replacement used against postmenopausal osteoporosis), or teriparatides to promote bone  formation. 2. Calcitriol is activated vitamin D and its role is to increase calcium absorption by stimulating intestines, and decrease calcium and phosphate excretion (reduces urinary secretion). It also promotes osteoclast activity, which results in destruction of bone. All three processes of course increase blood calcium concentration. Calcitonin (secreted by C cells in thyroid) reduces calcium when there is too much by quickly (in 15 minutes) reducing osteoclast activity by up to 70%, and increasing osteoblast number and acitivity. The osteoblasts create new bone, incorporating calcium into their structure. Parathyroid hormone (PTH) secreted by parathyroid glands increases blood calcium level by promoting osteoclast production and activity, while reducing osteoblast bone formation, reducing calcium secretion and increasing phosphate secretion (which controls bone destruction) in urine. PTH also plays a crucial part in the formation of calcitriol. The interaction of these three hormones prevent hypercalcemia and hypocalcemia. 3. Compact bones are solid bones that sandwich spongy bones (AKA diploe) – because of this, compact bones are divided into inner and outer varieties (inner side facing a body cavity). Spongy bones are mostly hollow, with crisscrossing struts called trabeculae that are spread throughout for strength. The hollow structure of spongy bone allows them to act as “shock absorbers” that dissipates damage to the outer compact bone so that the inner compact bone isn’t damaged (which would probably result in wounding vital organs and also open up the body to the outside). Compact and spongy bones are found in flat bones, such as those found in the sternum or cranium. The two types of bone formation – intramembranous (IM here for convenience) and endochondrial (EC, for convenience) ossification – correspond to different bone types. IM ossification results in flat bones, while EC ossification results in mostly long bones. IM ossification starts out with the mesenchyme – undifferentiated progenitor cells that are part of the embryonic mesoderm – “congealing” into strands (since the IC matrix is gel-like) into the precursors of spongy bone – a network of trabeculae. Osteoblasts form uncalcified osteoid tissue on the trabeculae, and then calcium phosphate crystallizes the structured matrix formed, with some of the osteoblasts getting trapped within and becoming osteocytes. Osteoblasts on the surface form compact bone while osteoclasts in the network carve out hollow marrow spaces. EC ossification means bone forming within cartilage. The bone sort of grows out, so that by looking at a piece of long bone, the diaphysis would be the origin of growth while the epiphyses are the latest growths. The diaphysis was originally cartilage (chondrocytes) which became ossification centers (first steps in making bone), and the outer membrane (the perichondrium) produce a bony collar. This new structure prevents diffusion of nutrients into inside so chondrocytes inside die and the resulting hollow space becomes the marrow or medullary cavity. A periosteal bud forms around the bony collar and produces osteogenic cells that go into the marrow and become osteoblasts, and these start depositing osteoid tissue which calcify into trabeculae (not unlike IM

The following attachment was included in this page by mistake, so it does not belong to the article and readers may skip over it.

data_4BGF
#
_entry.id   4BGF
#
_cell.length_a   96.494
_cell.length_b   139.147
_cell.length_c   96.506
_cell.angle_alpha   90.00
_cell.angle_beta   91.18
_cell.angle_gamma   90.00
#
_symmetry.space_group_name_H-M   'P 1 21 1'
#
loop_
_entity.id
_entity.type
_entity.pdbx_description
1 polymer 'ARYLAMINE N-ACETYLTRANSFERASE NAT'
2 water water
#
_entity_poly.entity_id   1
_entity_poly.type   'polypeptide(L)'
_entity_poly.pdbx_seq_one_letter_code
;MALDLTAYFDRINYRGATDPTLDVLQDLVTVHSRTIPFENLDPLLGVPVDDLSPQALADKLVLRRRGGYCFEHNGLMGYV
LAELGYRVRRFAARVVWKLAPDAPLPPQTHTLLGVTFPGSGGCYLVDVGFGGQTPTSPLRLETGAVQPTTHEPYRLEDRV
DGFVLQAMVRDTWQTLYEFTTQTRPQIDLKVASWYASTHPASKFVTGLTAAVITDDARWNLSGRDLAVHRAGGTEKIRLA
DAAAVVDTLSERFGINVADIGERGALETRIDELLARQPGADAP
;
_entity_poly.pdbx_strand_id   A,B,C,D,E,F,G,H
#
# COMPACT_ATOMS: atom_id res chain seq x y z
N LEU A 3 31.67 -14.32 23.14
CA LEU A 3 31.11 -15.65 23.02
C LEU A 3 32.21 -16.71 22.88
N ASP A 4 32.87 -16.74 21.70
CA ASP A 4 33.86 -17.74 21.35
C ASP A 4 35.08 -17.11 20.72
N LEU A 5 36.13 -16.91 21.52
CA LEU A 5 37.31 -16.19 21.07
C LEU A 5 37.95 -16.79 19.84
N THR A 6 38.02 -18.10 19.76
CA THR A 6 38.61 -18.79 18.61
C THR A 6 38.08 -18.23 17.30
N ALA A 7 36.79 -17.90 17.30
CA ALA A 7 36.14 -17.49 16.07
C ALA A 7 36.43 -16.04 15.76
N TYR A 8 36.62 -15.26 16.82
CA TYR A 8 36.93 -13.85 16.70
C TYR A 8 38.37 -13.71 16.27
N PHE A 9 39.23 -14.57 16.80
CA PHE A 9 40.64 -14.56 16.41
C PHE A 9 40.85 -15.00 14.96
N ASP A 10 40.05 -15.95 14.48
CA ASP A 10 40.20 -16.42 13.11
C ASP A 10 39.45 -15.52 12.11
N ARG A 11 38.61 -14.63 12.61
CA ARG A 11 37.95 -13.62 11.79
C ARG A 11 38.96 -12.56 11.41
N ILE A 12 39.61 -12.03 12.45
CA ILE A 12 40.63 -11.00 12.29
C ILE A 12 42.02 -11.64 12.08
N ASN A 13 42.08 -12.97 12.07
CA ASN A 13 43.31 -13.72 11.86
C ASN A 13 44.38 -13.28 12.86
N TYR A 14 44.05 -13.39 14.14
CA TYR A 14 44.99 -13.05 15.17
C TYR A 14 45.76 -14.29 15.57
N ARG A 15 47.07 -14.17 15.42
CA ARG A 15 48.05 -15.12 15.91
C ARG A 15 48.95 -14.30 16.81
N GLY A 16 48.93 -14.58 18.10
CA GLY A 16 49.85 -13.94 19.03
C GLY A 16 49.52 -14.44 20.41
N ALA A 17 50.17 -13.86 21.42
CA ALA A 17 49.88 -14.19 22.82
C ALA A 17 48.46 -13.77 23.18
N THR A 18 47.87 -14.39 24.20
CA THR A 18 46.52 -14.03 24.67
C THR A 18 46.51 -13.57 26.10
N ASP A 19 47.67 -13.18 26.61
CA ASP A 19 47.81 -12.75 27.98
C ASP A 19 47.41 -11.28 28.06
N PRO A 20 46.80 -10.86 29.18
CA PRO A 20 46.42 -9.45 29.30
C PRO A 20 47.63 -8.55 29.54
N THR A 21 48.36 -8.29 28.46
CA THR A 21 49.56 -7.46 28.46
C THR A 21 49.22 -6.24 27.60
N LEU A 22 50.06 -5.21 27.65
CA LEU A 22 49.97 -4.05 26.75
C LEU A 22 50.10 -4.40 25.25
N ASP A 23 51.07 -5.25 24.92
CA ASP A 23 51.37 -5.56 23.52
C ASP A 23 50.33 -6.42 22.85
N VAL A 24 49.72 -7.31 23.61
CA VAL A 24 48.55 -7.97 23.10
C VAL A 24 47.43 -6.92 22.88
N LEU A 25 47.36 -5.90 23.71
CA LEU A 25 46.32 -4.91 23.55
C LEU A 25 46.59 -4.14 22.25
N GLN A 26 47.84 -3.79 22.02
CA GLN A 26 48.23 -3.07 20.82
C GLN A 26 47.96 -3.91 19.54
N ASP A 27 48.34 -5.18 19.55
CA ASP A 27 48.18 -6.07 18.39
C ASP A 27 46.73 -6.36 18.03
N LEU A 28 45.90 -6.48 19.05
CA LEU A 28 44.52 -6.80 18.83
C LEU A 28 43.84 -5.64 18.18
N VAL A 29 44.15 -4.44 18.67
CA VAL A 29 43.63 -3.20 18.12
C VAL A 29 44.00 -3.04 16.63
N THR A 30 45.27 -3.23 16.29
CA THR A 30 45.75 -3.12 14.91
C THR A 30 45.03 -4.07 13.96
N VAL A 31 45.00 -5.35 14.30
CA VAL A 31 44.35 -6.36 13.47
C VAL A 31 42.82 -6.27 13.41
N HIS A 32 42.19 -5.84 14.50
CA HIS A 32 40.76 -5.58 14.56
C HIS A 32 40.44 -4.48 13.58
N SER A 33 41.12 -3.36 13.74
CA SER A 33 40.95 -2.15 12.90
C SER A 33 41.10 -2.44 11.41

ossification here). Osteoclasts are also in the cavity, enlarging it. The bone gets larger and larger, and secondary ossification centers at the two tips of the bone not covered by the periosteum form the articular cartilage.